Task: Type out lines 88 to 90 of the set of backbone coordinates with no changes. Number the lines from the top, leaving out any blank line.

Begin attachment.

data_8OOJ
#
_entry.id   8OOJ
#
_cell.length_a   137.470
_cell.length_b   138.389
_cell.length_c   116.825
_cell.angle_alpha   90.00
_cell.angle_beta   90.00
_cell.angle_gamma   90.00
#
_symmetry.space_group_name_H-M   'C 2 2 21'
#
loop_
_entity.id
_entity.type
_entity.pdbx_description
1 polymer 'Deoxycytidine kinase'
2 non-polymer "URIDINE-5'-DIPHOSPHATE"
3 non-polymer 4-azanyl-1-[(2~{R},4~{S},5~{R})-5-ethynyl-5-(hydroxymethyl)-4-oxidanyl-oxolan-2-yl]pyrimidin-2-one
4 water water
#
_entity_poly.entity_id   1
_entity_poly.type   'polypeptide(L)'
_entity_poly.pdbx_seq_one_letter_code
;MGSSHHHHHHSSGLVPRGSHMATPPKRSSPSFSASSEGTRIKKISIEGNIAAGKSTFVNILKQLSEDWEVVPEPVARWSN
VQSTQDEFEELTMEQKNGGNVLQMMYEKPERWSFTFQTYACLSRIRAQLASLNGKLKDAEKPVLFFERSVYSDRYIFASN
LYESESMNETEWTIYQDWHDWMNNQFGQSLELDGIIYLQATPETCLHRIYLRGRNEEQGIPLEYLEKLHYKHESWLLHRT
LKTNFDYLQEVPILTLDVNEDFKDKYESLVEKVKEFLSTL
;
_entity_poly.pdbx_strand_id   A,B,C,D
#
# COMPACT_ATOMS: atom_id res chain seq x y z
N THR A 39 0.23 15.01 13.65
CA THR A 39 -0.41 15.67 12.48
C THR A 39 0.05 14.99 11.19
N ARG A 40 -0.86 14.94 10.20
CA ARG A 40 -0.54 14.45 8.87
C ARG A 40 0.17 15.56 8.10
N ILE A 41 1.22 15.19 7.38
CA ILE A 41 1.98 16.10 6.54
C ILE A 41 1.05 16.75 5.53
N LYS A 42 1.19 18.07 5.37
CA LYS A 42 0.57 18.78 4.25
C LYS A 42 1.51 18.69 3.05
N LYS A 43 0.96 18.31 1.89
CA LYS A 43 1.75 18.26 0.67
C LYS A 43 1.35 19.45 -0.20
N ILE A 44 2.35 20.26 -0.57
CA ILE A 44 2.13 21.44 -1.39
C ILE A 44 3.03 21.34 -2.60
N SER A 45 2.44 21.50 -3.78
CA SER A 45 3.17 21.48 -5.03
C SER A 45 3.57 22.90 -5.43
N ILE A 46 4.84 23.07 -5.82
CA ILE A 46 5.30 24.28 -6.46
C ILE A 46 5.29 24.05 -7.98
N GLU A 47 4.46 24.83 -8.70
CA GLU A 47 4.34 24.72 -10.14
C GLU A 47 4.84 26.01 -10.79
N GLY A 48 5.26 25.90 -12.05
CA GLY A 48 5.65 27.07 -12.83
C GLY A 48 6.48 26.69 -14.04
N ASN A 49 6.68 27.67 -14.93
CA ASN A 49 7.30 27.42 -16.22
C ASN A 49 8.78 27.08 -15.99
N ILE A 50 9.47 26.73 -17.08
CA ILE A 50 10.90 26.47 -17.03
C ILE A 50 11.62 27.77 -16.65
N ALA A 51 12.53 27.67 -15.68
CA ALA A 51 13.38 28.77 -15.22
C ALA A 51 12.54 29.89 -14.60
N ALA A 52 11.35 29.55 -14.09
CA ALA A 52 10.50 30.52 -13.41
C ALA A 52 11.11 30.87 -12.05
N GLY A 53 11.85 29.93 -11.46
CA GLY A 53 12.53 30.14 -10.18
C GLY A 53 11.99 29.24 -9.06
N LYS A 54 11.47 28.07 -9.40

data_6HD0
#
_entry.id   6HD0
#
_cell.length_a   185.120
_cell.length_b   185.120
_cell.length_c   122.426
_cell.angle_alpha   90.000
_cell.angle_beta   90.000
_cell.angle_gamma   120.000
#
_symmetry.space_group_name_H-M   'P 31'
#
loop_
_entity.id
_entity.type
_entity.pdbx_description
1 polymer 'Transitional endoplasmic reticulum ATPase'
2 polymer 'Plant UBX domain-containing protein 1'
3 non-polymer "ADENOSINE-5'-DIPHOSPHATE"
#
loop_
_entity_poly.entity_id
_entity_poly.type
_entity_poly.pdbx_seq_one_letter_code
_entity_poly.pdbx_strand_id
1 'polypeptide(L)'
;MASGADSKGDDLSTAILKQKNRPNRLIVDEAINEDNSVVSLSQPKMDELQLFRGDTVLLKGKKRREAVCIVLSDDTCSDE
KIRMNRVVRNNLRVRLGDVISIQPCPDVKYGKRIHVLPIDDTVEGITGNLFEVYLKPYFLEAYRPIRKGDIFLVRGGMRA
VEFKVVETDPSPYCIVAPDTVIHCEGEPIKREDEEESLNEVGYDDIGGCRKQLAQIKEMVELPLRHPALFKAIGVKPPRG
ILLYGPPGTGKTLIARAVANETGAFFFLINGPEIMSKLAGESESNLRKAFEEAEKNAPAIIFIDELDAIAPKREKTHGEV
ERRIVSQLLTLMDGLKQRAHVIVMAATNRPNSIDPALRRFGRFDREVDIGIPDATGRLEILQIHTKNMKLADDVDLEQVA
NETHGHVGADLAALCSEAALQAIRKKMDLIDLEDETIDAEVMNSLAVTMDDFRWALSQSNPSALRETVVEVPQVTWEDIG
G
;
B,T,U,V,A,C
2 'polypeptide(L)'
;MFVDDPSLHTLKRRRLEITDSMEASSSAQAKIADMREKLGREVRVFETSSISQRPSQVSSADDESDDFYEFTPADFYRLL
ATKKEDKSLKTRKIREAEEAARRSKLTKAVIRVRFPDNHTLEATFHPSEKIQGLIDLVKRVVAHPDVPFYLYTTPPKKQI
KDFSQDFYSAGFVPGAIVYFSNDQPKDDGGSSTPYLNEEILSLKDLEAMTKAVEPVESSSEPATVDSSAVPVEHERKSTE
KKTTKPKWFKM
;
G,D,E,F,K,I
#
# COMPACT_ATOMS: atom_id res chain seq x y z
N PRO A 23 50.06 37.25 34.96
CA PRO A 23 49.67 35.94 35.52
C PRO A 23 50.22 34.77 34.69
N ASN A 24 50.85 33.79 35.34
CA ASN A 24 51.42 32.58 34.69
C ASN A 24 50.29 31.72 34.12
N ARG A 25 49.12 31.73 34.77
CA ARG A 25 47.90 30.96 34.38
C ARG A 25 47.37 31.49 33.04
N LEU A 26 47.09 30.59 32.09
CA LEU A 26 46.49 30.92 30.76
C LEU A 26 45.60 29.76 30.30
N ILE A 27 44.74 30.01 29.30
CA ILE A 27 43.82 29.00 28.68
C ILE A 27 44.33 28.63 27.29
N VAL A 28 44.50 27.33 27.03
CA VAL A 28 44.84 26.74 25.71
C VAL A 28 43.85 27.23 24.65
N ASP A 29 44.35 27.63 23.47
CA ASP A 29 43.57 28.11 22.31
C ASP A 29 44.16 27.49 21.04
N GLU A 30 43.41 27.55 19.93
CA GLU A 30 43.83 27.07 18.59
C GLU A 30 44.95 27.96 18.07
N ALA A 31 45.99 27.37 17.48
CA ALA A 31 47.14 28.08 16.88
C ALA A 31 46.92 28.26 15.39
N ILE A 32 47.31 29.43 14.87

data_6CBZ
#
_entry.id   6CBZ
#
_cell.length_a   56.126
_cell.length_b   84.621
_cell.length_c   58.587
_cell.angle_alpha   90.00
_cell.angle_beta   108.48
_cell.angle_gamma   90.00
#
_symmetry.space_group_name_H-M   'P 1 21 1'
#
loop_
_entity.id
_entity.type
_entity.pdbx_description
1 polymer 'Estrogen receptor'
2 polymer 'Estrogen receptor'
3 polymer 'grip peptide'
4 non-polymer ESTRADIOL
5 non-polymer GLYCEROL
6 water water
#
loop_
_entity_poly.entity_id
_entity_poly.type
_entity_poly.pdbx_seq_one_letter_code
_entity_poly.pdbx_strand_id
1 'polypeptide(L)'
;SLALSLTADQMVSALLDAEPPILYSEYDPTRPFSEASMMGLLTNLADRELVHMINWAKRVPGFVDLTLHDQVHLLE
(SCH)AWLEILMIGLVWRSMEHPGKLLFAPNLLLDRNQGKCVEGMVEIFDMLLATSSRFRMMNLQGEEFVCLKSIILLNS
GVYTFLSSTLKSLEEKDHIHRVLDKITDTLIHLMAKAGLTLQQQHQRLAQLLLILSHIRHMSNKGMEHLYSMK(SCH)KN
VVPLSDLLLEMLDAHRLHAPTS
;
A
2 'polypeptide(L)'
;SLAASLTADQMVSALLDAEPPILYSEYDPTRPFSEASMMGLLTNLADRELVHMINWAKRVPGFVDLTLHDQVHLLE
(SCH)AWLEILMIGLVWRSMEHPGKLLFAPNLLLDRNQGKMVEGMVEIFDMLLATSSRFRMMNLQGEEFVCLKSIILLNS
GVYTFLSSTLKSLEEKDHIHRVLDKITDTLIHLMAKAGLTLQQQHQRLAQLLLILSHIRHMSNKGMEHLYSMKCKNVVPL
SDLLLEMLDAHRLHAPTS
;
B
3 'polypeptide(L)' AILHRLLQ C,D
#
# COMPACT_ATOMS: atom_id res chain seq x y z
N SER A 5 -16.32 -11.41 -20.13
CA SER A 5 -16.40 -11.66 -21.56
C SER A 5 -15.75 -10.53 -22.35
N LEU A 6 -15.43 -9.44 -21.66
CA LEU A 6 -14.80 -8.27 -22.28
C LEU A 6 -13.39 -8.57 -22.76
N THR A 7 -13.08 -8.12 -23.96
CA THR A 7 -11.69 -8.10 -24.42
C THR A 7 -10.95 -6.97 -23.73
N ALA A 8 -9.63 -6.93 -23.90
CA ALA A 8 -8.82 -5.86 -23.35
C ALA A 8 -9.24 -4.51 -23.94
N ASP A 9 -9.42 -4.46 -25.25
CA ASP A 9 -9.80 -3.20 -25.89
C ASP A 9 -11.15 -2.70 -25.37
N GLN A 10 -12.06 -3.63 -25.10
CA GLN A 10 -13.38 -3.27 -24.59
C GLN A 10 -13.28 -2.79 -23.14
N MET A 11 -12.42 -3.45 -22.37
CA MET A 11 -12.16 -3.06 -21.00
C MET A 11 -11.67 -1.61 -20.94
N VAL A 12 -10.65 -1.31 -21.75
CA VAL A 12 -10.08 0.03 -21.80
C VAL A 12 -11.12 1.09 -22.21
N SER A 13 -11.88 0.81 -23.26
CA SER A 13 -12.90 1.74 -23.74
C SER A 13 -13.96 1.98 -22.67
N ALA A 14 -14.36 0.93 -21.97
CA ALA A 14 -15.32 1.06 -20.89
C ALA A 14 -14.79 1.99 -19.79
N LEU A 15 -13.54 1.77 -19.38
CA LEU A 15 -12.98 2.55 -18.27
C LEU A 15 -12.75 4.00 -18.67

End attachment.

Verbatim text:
_cell.angle_beta   90.000
_cell.angle_gamma   120.000
#